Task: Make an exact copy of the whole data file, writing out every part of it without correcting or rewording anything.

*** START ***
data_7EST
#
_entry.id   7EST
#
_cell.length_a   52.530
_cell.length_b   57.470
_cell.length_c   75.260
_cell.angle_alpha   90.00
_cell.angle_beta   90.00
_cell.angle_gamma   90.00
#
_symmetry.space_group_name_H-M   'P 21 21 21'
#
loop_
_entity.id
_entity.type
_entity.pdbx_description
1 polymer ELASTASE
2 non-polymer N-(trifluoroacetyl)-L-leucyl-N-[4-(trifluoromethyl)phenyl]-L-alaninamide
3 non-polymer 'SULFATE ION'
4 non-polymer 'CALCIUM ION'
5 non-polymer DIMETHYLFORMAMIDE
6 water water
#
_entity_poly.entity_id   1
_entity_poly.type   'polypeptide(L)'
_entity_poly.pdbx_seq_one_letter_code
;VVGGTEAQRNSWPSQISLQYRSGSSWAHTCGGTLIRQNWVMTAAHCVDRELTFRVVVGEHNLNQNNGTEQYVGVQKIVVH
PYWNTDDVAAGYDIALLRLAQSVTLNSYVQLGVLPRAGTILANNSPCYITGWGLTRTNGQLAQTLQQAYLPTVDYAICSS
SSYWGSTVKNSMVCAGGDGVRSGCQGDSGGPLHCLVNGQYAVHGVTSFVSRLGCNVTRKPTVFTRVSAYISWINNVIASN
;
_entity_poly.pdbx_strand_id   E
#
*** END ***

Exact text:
data_7EST
#
_entry.id   7EST
#
_cell.length_a   52.530
_cell.length_b   57.470
_cell.length_c   75.260
_cell.angle_alpha   90.00
_cell.angle_beta   90.00
_cell.angle_gamma   90.00
#
_symmetry.space_group_name_H-M   'P 21 21 21'
#
loop_
_entity.id
_entity.type
_entity.pdbx_description
1 polymer ELASTASE
2 non-polymer N-(trifluoroacetyl)-L-leucyl-N-[4-(trifluoromethyl)phenyl]-L-alaninamide
3 non-polymer 'SULFATE ION'
4 non-polymer 'CALCIUM ION'
5 non-polymer DIMETHYLFORMAMIDE
6 water water
#
_entity_poly.entity_id   1
_entity_poly.type   'polypeptide(L)'
_entity_poly.pdbx_seq_one_letter_code
;VVGGTEAQRNSWPSQISLQYRSGSSWAHTCGGTLIRQNWVMTAAHCVDRELTFRVVVGEHNLNQNNGTEQYVGVQKIVVH
PYWNTDDVAAGYDIALLRLAQSVTLNSYVQLGVLPRAGTILANNSPCYITGWGLTRTNGQLAQTLQQAYLPTVDYAICSS
SSYWGSTVKNSMVCAGGDGVRSGCQGDSGGPLHCLVNGQYAVHGVTSFVSRLGCNVTRKPTVFTRVSAYISWINNVIASN
;
_entity_poly.pdbx_strand_id   E
#